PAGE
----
From the store: home first
When shopping, buy
cold food like meat and poultry last, right before checkout.
Separate raw meat and poultry from other food in your shopping cart.
To guard against cross-contamination ó which can happen when raw
meat or poultry juices drip on other food ó put packages of raw meat
and poultry into plastic bags.
Load meat and poultry
into the coolest part of the car and take the groceries straight
home. In the summer, if home is more than a 30-minute drive away,
bring a cooler with ice and place perishable food in it for the
At home, place meat
and poultry in the refrigerator immediately. Freeze poultry and
ground meat that wonít be used in one or two days; freeze other meat
within four to five days.
meat and poultry before grilling so it cooks more evenly. Use the
refrigerator for slow, safe thawing or thaw sealed packages in cold
water. You can microwave defrost if the food will be placed
immediately on the grill.
Meat and poultry can
be marinated for several hours or days to tenderize or add flavor.
Marinate food in the refrigerator, not on the counter. If some of
the marinade is to be used as a sauce on the cooked food, reserve a
portion of the marinade before putting raw meat and poultry in it.
However, if the marinade used on raw meat or poultry is to be
reused, make sure to let it come to a boil first to destroy any
When carrying food to
another location, keep it cold to minimize bacterial growth. Use an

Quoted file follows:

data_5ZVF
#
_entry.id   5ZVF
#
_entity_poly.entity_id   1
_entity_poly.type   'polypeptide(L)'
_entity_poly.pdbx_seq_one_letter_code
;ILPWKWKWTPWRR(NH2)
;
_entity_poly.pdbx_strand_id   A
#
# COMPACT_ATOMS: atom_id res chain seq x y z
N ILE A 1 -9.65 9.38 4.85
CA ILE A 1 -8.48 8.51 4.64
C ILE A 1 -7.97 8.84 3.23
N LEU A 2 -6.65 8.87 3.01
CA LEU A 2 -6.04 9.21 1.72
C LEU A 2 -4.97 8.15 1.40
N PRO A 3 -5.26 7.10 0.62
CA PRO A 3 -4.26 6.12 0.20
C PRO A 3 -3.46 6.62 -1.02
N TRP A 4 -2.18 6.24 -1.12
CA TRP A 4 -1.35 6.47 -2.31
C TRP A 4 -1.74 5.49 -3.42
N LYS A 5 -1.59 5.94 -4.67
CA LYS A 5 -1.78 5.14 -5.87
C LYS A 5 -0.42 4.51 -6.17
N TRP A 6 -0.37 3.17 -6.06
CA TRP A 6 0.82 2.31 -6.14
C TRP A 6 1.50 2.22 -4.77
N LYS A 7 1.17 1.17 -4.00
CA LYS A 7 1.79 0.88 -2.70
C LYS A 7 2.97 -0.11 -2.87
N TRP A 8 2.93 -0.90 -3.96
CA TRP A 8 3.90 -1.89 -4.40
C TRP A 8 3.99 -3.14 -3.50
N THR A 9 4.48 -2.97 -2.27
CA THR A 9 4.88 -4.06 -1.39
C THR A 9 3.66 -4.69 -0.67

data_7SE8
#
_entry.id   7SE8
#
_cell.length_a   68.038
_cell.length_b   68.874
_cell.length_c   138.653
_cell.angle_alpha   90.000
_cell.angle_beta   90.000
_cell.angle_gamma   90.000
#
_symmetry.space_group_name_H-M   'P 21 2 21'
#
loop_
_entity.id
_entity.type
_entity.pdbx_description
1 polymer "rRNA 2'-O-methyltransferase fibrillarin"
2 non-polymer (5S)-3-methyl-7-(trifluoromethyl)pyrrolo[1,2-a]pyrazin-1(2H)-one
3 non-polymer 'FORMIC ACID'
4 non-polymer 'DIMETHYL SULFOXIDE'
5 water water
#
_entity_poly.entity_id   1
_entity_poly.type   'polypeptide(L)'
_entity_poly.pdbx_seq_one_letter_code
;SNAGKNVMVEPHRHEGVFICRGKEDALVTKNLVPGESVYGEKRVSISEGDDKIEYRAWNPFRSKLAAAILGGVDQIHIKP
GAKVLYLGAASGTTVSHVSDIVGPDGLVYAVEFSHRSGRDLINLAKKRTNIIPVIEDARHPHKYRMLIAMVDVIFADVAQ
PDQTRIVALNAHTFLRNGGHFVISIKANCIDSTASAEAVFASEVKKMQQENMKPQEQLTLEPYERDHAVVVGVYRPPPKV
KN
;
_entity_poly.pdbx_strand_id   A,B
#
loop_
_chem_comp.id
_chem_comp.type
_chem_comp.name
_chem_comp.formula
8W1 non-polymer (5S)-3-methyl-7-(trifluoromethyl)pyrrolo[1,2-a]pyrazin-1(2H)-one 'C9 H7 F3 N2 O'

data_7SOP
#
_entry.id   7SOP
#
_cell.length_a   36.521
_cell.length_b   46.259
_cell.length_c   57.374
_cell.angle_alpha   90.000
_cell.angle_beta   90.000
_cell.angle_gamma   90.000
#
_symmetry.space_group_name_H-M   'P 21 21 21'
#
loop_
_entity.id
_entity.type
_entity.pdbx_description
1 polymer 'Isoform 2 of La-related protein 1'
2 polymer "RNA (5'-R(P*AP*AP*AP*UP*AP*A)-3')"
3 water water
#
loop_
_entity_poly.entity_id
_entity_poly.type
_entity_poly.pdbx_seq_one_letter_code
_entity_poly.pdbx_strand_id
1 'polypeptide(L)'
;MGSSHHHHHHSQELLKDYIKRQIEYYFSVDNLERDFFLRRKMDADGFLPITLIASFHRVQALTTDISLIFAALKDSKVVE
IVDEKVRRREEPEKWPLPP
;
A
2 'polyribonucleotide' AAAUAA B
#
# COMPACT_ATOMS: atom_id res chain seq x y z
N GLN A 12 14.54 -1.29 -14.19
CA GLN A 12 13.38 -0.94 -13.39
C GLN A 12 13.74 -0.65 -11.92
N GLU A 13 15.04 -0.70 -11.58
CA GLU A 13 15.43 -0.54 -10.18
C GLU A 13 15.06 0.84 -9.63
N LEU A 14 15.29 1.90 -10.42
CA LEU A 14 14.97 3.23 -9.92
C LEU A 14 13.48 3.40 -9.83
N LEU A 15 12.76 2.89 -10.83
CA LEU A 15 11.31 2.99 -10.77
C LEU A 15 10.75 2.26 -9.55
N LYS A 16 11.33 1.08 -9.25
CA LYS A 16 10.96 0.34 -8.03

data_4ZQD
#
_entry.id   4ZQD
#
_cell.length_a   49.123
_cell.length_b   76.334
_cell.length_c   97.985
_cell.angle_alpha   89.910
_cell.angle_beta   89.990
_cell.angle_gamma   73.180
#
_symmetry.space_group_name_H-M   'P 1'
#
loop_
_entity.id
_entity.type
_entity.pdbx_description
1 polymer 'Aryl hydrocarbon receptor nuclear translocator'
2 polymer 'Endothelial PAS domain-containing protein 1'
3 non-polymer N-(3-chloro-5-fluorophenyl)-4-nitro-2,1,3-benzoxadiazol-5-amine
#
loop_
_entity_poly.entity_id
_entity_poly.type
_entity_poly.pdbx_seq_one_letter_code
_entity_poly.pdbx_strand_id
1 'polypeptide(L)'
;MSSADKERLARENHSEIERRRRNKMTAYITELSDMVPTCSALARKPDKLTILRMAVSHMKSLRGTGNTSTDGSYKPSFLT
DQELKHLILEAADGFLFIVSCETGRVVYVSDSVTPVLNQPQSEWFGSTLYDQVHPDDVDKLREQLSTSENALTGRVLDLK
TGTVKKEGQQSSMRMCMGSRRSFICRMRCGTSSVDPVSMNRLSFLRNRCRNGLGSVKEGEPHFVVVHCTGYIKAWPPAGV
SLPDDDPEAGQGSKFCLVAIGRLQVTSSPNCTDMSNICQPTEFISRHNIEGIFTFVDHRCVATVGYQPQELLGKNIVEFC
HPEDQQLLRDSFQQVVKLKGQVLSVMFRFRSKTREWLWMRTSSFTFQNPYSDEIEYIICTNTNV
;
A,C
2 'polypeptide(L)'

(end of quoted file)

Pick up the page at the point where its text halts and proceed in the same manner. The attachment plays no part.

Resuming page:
insulated cooler with sufficient ice or ice packs to keep the food
at 40 F or below. Pack food right from the refrigerator into the
cooler immediately before leaving home. Keep the cooler in the
coolest part of the car.
Keep cold food cold
Keep meat and poultry
refrigerated until ready to use. Only take out the meat and poultry
that will immediately be placed on the grill.
When using a cooler,
keep it out of the direct sun by placing it in the shade or shelter.
Avoid opening the lid too often, which lets cold air out and warm
air in. Pack beverages in one cooler and perishables in a separate
Keep everything clean
Be sure there are
plenty of clean utensils and platters. To prevent food-borne
illness, donít use the same platter and utensils for raw and cooked
meat and poultry. Harmful bacteria present in raw meat and poultry
and their juices can contaminate safely cooked food.
If youíre eating away
from home, find out if thereís a source of clean water. If not,
bring water for preparation and cleaning. Or pack clean cloths, and
wet towelettes for cleaning surfaces and hands.
partially in the microwave, oven or stove is a good way of reducing
grilling time. Just make sure that the food goes immediately on the
preheated grill to complete cooking.
Cook food to a safe
internal temperature to destroy harmful bacteria. Meat and poultry
cooked on a grill often browns very fast on the outside. Use a food
thermometer to be sure the food has reached a safe internal
temperature. Whole poultry should reach 180 F; breasts, 170 F.
Hamburgers made of ground beef should reach 160 F; ground poultry,